I don’t get the lament over the lack of crowds at sporting events. I guess it would be more exciting somehow to have the noise and the waves of cheers and jeers. But all along I have never felt this way. I would argue that, for the most part, the absence of spectators hasn’t diminished the quality of the product on the field or court or rink or course. I like hearing the squeak of sneakers on a basketball court. I like hearing the banter we usually can’t hear at a football or hockey game. And I don’t miss for one second the “mashed potatoes!” or “in the hole!” or whatever else the alcohol-fueled patrons yell after someone tees off.
Frankly, I could watch just about any sport and still enjoy it just as much, since the beautiful people at court side are an annoyance, and there are enough idiots who don’t add anything to the competition. Especially golf. Golf could go on spectator-less forever, as far as I’m concerned. In fact, one could argue that we’ve gotten a whole different, expanded view of the courses themselves, not to mention seeing a few winners along the way who may have withered under the pressure of performing in front of a crowd. Good for them, glad they were able to experience the winner’s circle, crowd or no crowd.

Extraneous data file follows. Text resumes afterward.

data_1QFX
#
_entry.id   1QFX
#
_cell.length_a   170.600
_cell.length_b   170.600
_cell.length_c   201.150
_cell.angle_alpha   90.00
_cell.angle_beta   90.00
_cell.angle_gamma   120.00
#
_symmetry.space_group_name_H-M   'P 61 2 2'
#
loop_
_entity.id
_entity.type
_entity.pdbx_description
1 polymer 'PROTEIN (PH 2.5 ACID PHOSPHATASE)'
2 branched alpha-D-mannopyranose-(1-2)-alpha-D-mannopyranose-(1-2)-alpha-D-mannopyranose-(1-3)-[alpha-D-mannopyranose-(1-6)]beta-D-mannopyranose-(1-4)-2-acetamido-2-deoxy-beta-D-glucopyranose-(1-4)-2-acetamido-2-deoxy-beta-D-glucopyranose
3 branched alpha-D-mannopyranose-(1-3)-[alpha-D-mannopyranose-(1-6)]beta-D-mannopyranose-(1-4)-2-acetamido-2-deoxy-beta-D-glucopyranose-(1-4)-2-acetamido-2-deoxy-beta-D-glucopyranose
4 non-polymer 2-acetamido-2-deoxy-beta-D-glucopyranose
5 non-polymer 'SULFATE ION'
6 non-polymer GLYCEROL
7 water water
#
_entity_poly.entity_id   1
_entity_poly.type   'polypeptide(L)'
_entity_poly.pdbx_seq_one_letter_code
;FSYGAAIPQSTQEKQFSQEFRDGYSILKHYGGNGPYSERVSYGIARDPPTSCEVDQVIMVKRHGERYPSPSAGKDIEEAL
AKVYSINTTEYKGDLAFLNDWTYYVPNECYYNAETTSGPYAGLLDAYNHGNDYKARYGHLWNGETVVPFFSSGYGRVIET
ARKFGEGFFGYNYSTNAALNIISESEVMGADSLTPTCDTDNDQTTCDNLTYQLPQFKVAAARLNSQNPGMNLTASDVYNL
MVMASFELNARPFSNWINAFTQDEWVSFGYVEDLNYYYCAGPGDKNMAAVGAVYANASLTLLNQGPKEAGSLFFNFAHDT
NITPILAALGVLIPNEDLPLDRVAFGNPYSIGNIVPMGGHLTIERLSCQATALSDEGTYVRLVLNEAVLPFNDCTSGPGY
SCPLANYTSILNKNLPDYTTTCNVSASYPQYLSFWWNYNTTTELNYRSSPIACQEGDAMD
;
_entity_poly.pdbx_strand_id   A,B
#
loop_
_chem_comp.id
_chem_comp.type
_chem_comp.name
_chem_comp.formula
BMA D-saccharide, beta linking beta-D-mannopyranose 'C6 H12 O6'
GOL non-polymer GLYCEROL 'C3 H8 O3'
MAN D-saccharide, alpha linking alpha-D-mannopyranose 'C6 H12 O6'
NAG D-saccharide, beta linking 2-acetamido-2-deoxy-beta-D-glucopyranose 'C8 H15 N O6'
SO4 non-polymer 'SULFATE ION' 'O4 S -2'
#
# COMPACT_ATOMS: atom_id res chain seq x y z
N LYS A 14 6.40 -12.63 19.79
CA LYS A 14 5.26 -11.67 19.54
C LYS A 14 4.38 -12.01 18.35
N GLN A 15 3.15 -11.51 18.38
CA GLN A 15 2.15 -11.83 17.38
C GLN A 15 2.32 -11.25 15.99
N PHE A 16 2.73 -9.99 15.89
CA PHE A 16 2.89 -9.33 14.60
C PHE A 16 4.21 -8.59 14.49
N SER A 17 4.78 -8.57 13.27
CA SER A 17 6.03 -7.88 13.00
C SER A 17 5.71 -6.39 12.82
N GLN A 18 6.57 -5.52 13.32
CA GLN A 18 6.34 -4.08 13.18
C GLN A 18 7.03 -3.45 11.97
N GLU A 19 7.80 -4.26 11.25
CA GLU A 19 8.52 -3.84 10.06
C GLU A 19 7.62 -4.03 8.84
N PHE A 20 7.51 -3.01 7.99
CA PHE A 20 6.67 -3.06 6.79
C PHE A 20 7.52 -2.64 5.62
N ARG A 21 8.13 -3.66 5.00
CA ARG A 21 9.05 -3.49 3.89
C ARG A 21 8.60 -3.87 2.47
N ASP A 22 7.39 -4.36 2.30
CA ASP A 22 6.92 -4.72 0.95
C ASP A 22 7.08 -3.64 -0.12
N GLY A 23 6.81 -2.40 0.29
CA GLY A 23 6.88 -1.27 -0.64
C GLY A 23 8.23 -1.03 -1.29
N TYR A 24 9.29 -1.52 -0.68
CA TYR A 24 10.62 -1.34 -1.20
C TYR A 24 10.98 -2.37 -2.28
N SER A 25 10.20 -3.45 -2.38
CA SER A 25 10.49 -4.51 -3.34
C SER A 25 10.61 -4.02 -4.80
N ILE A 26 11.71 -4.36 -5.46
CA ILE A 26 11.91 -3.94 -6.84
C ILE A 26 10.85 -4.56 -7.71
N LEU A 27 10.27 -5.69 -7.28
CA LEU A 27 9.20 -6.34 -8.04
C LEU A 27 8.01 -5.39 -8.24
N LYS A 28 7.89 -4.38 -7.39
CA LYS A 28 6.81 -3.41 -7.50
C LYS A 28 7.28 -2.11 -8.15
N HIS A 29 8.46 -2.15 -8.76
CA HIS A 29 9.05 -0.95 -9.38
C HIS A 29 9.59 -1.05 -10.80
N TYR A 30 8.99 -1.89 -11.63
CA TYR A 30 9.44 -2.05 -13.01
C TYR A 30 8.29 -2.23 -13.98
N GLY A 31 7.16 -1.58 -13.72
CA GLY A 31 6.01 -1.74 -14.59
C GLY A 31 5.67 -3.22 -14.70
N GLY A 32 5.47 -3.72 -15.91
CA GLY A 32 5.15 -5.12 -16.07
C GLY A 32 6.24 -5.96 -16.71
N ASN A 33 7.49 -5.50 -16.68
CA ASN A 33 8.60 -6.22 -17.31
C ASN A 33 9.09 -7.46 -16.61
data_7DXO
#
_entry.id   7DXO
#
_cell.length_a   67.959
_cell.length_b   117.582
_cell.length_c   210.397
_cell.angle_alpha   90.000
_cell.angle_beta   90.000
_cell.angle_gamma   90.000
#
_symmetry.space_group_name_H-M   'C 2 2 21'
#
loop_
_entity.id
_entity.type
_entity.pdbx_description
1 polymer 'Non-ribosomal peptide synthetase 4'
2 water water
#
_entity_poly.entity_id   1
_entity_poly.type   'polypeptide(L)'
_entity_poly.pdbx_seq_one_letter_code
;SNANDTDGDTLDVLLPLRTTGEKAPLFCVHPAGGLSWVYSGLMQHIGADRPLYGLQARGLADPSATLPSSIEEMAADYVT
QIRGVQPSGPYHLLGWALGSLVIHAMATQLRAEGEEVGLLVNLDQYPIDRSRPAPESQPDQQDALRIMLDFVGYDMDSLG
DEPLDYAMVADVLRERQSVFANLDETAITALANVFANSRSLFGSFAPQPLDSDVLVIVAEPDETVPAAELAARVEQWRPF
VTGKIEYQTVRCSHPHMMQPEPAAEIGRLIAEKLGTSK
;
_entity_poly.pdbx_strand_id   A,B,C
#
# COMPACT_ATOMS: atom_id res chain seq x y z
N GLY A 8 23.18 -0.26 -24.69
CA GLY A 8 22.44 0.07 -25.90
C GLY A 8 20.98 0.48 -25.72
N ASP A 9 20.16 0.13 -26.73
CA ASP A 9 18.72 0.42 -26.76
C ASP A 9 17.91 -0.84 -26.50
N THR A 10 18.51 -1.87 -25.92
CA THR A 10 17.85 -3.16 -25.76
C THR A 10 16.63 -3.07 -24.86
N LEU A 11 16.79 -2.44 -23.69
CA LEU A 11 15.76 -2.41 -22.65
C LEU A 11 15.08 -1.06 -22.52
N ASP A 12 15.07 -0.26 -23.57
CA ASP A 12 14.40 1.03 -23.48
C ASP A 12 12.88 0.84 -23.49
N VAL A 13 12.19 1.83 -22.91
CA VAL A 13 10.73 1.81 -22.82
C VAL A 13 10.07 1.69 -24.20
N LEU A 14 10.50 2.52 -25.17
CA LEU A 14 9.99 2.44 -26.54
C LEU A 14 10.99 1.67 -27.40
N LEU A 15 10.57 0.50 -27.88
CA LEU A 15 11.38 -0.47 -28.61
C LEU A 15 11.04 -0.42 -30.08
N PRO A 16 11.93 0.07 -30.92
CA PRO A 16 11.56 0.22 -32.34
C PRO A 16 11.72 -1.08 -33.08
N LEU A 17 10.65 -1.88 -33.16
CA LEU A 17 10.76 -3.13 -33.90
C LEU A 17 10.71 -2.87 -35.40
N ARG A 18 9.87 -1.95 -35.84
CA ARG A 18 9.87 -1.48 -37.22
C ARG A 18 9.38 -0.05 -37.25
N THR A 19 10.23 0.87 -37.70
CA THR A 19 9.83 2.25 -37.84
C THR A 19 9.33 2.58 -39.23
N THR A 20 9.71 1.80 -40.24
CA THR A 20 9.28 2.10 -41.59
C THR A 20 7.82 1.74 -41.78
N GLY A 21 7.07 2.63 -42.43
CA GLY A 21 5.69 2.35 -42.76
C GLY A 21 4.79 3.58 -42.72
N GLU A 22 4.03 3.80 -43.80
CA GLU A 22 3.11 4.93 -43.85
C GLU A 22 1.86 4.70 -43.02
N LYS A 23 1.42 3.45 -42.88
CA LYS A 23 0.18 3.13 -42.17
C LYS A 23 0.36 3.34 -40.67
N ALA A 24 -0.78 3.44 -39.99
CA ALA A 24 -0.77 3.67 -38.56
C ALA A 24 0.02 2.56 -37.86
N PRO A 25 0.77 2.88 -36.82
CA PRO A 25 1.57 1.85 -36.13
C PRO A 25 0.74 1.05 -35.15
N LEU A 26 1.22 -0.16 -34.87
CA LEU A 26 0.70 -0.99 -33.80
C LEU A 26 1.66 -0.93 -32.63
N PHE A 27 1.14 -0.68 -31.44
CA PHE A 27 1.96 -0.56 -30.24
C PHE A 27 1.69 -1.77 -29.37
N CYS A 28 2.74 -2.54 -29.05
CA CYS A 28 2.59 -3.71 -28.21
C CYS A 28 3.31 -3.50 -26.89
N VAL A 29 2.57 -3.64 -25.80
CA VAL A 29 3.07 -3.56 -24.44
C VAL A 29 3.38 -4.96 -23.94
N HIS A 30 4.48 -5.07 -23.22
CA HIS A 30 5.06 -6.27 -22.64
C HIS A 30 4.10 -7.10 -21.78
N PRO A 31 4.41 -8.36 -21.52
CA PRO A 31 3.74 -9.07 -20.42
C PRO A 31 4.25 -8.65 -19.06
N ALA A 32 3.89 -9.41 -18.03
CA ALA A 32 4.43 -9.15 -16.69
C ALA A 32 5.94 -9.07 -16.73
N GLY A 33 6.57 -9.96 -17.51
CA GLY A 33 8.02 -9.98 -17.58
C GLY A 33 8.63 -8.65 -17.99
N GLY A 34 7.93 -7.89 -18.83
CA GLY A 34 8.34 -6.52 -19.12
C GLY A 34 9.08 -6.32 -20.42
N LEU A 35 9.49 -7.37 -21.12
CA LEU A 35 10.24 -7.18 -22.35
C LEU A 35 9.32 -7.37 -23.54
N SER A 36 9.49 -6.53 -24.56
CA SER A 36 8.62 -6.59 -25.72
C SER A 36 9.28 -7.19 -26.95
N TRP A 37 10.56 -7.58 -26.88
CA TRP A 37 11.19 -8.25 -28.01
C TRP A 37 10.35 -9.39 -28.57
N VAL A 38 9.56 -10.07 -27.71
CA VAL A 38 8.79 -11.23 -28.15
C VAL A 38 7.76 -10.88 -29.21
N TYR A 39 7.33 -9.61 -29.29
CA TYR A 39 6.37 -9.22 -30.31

Yup, spectators do nothing for me. It’s more about the level of mastery, and the simple, raw spirit of competition that many of us have by nature. And pretty much whatever is on is still a welcome diversion, something to do besides wondering what to do.